Apart from people to people relationships, which gets strained time and again, due to outbreak of tragic events, the relationship between civil societies have been far from congenial. Every major public organizations and civil societies in Manipur, which has huge authority within the community, are charting their own course of political actions, confronting each other on every issue. No matter how chauvinistic a civil organization may act, the fact remains that solutions to critical issues have be solved by the people who shared the same geographical locations or locality. And, no efforts have been made by any major organizations in Manipur to open channels for communication and sharing of opinions, whether their opinions are similar or contradictory. And, even the attempts to have ‘dialogue’ have also closed, with inexplicable reasons. On the other hand, the frontal organizations of every community are speaking through actions and propagandas, adding fuel to the fire. The interventions from ‘state’ would be temporal and limited, unless the people themselves reconcile to the political realities, the issues and problems will remain. To bring any solution and bridge the strained social relationships the civil societies must come together and act with reason rather than emotions.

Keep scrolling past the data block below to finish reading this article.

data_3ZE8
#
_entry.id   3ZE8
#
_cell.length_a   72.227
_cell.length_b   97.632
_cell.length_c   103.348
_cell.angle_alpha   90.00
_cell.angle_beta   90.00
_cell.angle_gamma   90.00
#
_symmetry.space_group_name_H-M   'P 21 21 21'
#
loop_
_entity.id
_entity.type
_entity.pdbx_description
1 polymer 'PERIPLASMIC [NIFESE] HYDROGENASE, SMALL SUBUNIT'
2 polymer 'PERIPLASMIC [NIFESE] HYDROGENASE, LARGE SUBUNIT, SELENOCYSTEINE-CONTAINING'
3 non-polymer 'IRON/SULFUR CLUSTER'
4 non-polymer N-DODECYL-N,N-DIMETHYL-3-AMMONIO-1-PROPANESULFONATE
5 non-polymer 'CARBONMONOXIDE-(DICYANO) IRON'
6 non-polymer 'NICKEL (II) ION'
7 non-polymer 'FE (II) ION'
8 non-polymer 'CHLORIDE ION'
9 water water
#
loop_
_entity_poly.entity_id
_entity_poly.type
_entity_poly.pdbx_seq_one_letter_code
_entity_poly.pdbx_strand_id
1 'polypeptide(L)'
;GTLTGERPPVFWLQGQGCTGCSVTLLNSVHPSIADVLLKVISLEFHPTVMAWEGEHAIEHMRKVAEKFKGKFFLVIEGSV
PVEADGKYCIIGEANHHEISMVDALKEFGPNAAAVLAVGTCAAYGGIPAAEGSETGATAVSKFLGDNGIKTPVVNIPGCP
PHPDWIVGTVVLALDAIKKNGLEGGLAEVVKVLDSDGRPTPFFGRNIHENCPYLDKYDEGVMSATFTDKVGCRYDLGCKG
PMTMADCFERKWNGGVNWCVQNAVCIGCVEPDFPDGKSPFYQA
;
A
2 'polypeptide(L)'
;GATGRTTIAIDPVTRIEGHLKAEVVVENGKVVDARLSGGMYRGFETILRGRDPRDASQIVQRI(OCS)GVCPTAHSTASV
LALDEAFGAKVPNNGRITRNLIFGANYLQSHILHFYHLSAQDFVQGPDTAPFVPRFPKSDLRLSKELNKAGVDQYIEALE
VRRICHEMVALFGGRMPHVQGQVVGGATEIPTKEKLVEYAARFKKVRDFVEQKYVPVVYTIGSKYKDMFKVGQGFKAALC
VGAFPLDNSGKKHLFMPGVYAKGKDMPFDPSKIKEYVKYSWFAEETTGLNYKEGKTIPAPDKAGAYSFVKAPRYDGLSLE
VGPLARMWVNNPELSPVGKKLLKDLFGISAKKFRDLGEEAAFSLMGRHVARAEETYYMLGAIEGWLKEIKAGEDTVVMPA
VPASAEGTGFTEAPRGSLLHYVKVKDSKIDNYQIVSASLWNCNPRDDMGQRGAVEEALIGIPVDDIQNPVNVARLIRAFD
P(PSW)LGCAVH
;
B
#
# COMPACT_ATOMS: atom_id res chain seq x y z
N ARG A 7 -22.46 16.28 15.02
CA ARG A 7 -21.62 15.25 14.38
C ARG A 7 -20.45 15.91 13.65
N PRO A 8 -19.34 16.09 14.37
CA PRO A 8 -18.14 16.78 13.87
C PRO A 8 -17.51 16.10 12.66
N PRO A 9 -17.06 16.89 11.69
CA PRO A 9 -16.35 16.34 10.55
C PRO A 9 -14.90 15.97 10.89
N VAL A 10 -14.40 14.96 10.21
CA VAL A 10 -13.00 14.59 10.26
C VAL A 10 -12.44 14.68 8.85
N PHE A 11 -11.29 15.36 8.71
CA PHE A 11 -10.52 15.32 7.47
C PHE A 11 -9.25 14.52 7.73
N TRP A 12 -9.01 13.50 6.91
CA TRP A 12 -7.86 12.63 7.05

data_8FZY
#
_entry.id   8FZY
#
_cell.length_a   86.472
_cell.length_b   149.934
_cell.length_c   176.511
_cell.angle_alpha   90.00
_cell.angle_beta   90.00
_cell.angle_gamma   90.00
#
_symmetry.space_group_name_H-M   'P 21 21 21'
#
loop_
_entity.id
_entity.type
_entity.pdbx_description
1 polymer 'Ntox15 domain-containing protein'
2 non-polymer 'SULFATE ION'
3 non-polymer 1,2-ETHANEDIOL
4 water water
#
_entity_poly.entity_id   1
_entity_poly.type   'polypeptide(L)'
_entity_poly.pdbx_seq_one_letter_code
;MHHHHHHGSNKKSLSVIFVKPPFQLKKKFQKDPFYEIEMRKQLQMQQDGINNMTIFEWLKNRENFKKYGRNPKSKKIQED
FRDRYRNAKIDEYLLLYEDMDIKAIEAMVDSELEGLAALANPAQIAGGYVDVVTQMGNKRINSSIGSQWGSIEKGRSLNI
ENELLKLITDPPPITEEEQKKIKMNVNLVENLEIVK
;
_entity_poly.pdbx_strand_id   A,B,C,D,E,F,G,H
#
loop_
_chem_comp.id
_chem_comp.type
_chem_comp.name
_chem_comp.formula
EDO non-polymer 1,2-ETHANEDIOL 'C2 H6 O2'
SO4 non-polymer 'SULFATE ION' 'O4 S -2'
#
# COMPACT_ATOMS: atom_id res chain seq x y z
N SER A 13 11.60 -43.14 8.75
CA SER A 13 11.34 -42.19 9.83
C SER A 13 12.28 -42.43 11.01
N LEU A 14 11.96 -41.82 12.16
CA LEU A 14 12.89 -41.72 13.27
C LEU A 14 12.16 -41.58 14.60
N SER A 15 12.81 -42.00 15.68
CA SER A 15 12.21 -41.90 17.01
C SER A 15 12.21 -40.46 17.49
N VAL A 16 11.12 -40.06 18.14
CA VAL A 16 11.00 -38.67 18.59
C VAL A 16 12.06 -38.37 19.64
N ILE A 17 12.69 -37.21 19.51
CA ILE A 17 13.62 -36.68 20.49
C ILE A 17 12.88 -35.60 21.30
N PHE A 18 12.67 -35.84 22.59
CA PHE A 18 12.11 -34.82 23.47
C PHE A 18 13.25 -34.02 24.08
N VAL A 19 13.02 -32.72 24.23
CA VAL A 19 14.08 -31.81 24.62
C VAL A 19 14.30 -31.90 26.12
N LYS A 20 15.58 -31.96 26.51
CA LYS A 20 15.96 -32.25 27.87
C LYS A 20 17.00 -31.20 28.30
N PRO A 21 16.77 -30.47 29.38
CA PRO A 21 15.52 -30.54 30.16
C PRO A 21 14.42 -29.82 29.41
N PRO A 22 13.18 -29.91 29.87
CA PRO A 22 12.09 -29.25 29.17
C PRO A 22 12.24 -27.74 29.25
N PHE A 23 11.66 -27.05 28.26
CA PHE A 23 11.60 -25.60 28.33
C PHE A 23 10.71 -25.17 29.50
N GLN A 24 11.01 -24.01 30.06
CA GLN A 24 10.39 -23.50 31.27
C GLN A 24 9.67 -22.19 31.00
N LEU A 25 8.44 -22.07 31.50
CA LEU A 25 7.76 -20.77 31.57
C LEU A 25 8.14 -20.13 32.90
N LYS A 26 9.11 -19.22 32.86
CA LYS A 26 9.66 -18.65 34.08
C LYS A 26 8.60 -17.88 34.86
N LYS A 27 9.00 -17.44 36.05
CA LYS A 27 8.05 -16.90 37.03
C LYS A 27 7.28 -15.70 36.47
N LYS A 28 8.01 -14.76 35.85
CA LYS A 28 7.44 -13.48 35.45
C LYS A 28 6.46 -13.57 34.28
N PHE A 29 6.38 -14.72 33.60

In this anarchic social situation, the role of the state government needs to be more calculative and constructive. By taking a partisan approach, the State Government in Manipur has already distance itself from certain communities. The state government has taken decision which is affront to the will of the people and interest of certain ethnic groups. By doing this, the ruling government has clearly revealed itself which side it is taking in the political dynamics in Manipur. Although, the politicians at the helm of affairs may be ‘hero’ for certain ethnic groups, the others might see the person as a ‘villain’. With the losing relationship between the people or certain ethnic groups and the state, the ruling government has contributed its fair amount in creating volatile situation in Manipur. One really wonders how the government in Manipur will rebuild its position and confidence amongst all the communities as the damage has already been done. And, in the case of Mao incident the ruling government and its agencies have emerged as the main culprit, as the sleepy town has been transformed into a warzone. Even after the blatant violation of human rights and inhuman atrocities being meted out to innocent civilians in Mao gate, the state government is yet to take actions on those erring officers. It clearly appears that the focus of the state government is only on one side and not the livelihood and sufferings of certain ethnic groups, let alone their interest and welfare. If the state government continue to act and work for the interest of particular community, the situation in Manipur is unlikely to take a positive turn.